Every time a new processor is released, customers get a barrage of benchmark results from vendors. These benchmark results are often confusing, as they are typically presented as numbers without context. Unless they dig pretty deeply, customers do not know what the benchmark is actually testing, how the benchmark works, or what it is actually telling you.
Our new system, the Fujitsu SPARC M12, has captured the top slot in both the SPECint_rate2006 and SPECfp_rate2006 benchmarks on both a per-core and system basis. This is a big deal, but what does it mean? For starters, it shows that the Fujitsu SPARC M12 is a remarkably “balanced” system that is equally adept at traditional business processing (such as transaction processing, optimization problems, etc.) and scientific processing, which has a lot in common with today’s AI, Big Data, deep learning, and machine learning processing. This is a big win for customers because you don’t have to worry whether or not your workloads fit, since the Fujitsu SPARC M12 demonstrates leading performance on both. But more importantly, what does this mean when it comes to how the systems will perform in your data center on your workloads? Let’s take a closer look at these benchmarks and how they relate to your processing.
Whether the individual benchmark program is testing the system’s ability to run multiple tasks simultaneously (common in business and scientific processing), execute complex logic quickly (used in artificial intelligence and deep analytic software), or rapidly compress data files (important to minimize storage requirements), each benchmark program correlates to a common business task that provides a glimpse into how that real-world workload will perform in your environment using the system being tested.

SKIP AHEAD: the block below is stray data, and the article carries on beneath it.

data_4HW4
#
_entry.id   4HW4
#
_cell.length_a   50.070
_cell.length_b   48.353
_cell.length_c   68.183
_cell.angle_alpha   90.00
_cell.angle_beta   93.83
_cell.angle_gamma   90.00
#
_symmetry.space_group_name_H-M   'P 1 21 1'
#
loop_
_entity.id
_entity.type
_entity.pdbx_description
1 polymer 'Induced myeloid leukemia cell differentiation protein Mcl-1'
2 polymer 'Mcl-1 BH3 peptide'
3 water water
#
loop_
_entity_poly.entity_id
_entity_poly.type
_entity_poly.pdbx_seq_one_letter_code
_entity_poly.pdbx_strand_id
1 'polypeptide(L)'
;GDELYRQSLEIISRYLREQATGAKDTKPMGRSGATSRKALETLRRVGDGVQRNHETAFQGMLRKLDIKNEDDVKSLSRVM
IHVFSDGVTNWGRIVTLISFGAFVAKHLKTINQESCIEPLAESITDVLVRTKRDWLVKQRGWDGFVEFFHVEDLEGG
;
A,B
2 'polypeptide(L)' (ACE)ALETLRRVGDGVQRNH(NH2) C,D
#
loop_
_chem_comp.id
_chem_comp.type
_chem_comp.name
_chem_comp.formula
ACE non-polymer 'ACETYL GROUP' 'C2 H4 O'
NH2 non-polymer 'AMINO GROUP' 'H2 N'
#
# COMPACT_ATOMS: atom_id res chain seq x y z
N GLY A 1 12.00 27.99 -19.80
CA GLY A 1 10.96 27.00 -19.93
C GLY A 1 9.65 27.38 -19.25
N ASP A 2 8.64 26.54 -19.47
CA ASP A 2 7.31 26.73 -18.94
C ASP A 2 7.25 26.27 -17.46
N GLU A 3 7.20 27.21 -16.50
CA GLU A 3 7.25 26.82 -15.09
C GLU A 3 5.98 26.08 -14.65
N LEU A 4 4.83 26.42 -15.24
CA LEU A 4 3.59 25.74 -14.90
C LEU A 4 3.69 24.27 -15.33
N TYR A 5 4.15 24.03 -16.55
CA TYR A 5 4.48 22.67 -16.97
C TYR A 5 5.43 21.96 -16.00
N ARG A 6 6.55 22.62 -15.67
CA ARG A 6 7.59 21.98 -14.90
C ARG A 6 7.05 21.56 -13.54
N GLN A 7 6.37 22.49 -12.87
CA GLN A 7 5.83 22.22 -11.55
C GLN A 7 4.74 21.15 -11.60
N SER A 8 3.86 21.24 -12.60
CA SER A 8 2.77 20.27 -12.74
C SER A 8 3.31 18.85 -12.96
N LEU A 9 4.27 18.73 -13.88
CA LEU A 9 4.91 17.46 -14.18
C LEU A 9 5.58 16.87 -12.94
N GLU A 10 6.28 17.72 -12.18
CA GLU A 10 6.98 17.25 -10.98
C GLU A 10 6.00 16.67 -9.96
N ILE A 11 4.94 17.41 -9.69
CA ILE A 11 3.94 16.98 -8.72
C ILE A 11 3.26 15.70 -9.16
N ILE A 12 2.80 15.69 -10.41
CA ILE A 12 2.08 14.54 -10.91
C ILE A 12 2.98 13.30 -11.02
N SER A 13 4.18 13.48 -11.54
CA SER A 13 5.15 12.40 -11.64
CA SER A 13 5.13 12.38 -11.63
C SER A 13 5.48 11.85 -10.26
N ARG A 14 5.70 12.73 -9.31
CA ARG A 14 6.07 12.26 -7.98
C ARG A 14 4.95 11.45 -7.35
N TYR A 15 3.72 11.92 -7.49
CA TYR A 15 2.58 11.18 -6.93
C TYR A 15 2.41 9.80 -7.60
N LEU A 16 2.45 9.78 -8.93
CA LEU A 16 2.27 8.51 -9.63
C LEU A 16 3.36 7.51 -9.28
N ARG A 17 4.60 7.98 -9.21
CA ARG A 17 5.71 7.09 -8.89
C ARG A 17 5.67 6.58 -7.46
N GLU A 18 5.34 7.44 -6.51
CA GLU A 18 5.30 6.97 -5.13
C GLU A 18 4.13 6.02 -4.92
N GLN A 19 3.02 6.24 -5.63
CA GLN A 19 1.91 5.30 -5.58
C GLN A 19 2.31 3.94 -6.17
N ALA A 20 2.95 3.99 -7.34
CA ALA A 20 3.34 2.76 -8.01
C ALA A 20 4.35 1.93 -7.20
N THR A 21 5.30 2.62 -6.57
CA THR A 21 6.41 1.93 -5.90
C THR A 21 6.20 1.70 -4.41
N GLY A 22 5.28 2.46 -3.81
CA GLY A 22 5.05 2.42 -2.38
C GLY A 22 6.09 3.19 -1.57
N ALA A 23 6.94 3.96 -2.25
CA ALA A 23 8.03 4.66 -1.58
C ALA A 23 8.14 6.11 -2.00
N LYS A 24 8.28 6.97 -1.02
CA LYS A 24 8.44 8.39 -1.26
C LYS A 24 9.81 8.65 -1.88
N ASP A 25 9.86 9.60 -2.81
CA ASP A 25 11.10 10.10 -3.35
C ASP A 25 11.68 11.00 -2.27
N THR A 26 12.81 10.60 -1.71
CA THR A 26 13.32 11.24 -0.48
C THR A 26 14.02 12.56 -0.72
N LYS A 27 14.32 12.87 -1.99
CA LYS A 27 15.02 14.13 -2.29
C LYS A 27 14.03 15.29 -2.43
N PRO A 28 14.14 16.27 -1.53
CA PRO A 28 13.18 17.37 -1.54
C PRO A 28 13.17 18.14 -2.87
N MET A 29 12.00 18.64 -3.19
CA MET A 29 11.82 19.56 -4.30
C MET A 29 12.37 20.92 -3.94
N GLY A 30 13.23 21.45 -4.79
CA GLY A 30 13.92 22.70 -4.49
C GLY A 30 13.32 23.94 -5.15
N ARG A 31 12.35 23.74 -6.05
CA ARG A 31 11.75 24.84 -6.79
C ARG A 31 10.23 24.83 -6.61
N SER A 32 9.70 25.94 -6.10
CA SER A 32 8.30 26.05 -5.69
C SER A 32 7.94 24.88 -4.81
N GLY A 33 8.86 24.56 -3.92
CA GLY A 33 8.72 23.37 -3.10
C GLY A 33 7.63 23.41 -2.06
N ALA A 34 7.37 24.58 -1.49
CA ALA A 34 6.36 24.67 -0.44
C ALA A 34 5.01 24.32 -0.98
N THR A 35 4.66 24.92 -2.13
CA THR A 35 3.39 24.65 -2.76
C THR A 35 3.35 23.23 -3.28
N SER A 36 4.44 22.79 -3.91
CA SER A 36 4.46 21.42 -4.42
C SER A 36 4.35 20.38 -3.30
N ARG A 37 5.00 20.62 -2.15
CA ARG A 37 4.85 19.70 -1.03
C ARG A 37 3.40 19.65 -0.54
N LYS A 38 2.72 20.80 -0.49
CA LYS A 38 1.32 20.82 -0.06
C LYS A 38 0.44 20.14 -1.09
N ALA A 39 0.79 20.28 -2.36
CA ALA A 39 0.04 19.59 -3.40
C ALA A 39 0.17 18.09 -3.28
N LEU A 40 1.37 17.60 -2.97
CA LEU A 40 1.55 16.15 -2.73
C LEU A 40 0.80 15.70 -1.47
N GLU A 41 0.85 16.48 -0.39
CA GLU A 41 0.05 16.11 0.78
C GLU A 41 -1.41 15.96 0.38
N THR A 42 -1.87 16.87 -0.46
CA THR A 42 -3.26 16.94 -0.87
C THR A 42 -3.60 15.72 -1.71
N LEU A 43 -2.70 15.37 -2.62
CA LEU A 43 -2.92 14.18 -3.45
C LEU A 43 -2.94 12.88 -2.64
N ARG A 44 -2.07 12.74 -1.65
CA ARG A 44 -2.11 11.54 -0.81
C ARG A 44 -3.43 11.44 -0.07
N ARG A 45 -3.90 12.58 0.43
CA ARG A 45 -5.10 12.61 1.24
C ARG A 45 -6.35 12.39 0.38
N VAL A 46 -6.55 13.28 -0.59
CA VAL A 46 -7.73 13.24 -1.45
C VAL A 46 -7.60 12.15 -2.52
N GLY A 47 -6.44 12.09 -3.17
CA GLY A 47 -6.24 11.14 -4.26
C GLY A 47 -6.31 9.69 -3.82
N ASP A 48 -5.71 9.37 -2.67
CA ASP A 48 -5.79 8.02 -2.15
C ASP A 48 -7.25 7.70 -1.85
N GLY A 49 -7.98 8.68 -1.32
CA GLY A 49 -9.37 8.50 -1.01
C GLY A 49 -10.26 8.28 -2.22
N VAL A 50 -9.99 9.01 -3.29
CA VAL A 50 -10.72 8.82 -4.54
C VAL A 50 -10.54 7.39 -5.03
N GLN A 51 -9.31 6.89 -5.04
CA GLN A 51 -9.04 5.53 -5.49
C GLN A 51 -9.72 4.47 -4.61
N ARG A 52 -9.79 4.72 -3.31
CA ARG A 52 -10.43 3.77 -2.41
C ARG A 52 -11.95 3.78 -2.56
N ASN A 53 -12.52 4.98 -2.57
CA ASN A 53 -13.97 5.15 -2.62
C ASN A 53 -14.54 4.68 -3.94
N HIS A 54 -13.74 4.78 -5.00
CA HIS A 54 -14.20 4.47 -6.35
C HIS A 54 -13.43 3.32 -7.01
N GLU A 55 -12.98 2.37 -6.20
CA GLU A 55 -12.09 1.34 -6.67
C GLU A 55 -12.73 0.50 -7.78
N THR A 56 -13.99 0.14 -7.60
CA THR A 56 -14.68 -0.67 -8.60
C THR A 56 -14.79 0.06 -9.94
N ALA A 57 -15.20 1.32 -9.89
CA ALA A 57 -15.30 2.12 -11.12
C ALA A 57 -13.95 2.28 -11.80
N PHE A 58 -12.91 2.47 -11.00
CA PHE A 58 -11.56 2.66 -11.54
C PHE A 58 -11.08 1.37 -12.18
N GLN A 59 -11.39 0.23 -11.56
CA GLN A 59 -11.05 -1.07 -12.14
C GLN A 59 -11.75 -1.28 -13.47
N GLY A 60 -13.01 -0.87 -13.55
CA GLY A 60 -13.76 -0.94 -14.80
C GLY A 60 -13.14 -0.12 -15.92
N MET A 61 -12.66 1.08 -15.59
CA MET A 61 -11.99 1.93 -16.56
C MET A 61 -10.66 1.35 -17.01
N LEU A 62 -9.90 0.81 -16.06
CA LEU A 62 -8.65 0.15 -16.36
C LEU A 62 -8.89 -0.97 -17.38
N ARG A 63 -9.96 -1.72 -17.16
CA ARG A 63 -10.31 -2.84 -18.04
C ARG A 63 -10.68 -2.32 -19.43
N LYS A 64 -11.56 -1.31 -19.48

In this blog, we look at two of the world record benchmarks that the Fujitsu SPARC M12 has set. We’ll explore additional benchmarks in the future. (Check out our complete list of Fujitsu SPARC server benchmark records.)
What Does SPECint_rate 2006 Test?
SPECint_rate2006 is a standard benchmark that has been around for more than a decade (obviously, given the name, right?). It tests the integer processing performance of the CPU and memory components of a system. However, it’s not a single workload; it’s actually a group of the twelve different workloads. The sidebar includes an excerpt from the SPECint_rate2006 website that shows the twelve application areas tested, along with a brief description. You can find the complete table here.